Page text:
Lloyd v. Bridgeport Brass Corp., 811 F. Supp. 401 (S.D. Ind. 1993)

U.S. District Court for the Southern District of Indiana - 811 F. Supp. 401 (S.D. Ind. 1993)
January 25, 1993

811 F. Supp. 401 (1993)

Duane L. LLOYD, Sr., Plaintiff,
v.
BRIDGEPORT BRASS CORPORATION, d/b/a Olin Brass, Indianapolis, Defendant.

No. IP 92-26-C.

United States District Court, S.D. Indiana, Indianapolis Division.

January 25, 1993.

*402 Vincent L. Scott, Indianapolis, IN, for plaintiff.

Robert E. Highfield, Lester H. Cohen, Barnes & Thornburg, Indianapolis, IN, for defendant.

 

ORDER ON MOTION FOR SUMMARY JUDGMENT

McKINNEY, District Judge.

Defendant Bridgeport Brass Corporation, d/b/a Olin Brass, Indianapolis, has moved for summary judgment in this action brought by Duane L. Lloyd, Sr. pursuant to Title VII of the Civil Rights Act of 1964, 42 U.S.C. § 2000e, et seq. ("Title VII"). For the reasons set forth, the motion is GRANTED.

 

I. FACTS AND PROCEDURAL HISTORY

 

A. Background

Bridgeport Brass Corporation ("Bridgeport") is the largest integrated producer of brass mill products in the United States. It produces brass sheet, rod, tube, and wire, principally for use in the automotive and housing industries. Bridgeport was purchased in 1988 by Olin Corporation ("Olin"). Both before and after this purchase, Bridgeport's Indianapolis facility (the "Indianapolis plant") employed approximately 750 employees. Of these, some 550 to 600 were hourly production and maintenance employees, and approximately fourteen percent were minorities.

Olin's relationship with the Indianapolis plant's employees was governed by a collective bargaining agreement ("CBA") that had been entered earlier by Bridgeport and the United Steelworkers of America ("USW"). Shortly before Olin bought Bridgeport, Bridgeport employees had agreed to concessions in their labor contract, and to an extension of their CBA's expiration date to May 7, 1989. The Indianapolis plant's hourly employees were unhappy with the concessions, and Olin anticipated that they might launch an economic strike against the company when the contract expired.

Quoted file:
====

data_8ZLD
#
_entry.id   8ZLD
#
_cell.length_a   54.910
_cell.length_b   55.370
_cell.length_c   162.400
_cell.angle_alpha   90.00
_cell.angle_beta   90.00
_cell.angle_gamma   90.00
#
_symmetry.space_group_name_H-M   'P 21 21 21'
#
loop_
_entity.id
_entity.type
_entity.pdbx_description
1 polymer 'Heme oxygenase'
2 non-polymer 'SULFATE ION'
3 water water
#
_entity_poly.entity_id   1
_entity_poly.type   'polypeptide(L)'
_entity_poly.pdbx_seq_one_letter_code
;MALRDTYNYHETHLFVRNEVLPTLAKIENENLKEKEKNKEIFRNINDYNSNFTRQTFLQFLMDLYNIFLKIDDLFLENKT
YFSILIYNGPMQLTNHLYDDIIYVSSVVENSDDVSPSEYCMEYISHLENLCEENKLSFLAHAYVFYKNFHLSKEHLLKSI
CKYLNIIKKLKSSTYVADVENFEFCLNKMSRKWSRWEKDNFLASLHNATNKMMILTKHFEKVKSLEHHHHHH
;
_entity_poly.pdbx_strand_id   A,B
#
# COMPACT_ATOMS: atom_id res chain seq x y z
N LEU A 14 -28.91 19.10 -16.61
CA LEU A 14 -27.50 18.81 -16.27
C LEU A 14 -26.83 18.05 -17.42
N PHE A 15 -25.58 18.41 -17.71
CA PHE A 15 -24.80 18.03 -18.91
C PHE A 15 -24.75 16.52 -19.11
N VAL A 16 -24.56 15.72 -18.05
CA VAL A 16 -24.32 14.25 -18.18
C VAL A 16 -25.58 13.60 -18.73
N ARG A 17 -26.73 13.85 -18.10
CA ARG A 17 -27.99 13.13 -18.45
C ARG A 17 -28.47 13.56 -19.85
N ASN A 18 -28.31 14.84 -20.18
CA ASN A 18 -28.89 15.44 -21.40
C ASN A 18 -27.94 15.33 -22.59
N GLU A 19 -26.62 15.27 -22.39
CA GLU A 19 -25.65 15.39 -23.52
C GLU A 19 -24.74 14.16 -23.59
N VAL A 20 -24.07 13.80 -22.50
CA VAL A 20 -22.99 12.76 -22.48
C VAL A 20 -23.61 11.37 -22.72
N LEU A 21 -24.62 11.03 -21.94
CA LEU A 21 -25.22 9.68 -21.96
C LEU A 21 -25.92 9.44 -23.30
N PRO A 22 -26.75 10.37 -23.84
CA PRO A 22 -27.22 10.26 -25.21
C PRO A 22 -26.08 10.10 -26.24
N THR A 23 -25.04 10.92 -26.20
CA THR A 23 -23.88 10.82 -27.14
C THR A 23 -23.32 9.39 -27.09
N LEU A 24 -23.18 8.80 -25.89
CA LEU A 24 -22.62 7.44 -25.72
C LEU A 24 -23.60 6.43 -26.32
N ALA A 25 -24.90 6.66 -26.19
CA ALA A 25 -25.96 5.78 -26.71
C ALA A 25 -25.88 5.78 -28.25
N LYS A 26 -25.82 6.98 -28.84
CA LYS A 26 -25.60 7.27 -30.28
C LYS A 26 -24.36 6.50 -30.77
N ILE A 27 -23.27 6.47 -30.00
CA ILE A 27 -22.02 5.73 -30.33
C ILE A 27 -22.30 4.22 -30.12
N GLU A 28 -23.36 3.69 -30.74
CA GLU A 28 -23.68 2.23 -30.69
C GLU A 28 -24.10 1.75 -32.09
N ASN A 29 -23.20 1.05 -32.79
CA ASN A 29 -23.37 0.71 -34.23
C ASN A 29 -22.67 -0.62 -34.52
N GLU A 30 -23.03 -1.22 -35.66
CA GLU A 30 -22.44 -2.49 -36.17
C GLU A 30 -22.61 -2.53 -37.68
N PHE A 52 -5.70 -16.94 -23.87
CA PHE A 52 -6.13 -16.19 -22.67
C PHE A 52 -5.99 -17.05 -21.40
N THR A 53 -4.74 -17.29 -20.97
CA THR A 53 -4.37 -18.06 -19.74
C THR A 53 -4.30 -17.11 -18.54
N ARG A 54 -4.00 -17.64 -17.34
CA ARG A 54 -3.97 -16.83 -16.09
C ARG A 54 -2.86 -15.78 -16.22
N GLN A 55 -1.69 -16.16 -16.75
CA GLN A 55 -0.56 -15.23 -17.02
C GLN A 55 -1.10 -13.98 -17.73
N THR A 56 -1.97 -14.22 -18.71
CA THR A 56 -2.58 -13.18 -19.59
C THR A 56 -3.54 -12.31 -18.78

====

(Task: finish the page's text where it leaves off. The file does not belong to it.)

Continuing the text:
Olin therefore took steps to insure that plant operations would continue if a strike occurred. One step was the hiring of Kiser & Brown Investigative Group ("KBI") to handle security needs during the strike. Another step was the creation of a specific standard for the discharge of any striking employee. This standard was formulated by Bridgeport administrative services manager Bob Stultz, who recommended all disciplinary actions for the company, and Olin industrial relations director Paul Fultz, who had to approve all discipline in advance. Under the standard, a picketer could not be fired unless his or her conduct both rose to the level of a dischargeable offense, as defined by National Labor Relations Board ("NLRB") precedent, and was adequately documented by reliable evidence. Specifically, this meant that a picketer could be discharged only if (1) he or she committed acts that were threatening, intimidating, or coercive toward Olin's nonstriking employees, vendors, or other agents, and (2) Olin (through Stultz and Fultz) obtained solid evidence of such acts, either on videotape or through the personal report of an Olin management-level employee or a KBI agent.

 

B. Plaintiff's Employment Before the Strike

Plaintiff Duane Lloyd worked as an hourly employee for Bridgeport for some twenty years. For eighteen of these years, Lloyd was happy; he held a variety of jobs, received regular raises, and did not receive *403 any discipline he thought was unfair. Things changed on July 3, 1987, however, when Lloyd was fired for falsifying work records. Lloyd disagreed with the stated grounds for his termination, so later that month he filed a charge with the Indiana Civil Rights Commission (the "ICRC charge"), alleging that Bridgeport had fired him because of his race. The USW brought Lloyd's discharge to arbitration in September 1987, and on February 8, 1988 the arbitrator ordered Bridgeport to reinstate Lloyd with backpay.[1] Lloyd claims that shortly after this, Stultz told him that he (Stultz) had no hard feelings about the reinstatement, because it would give Stultz "another shot" at Lloyd and his job. Stultz denies making the remark.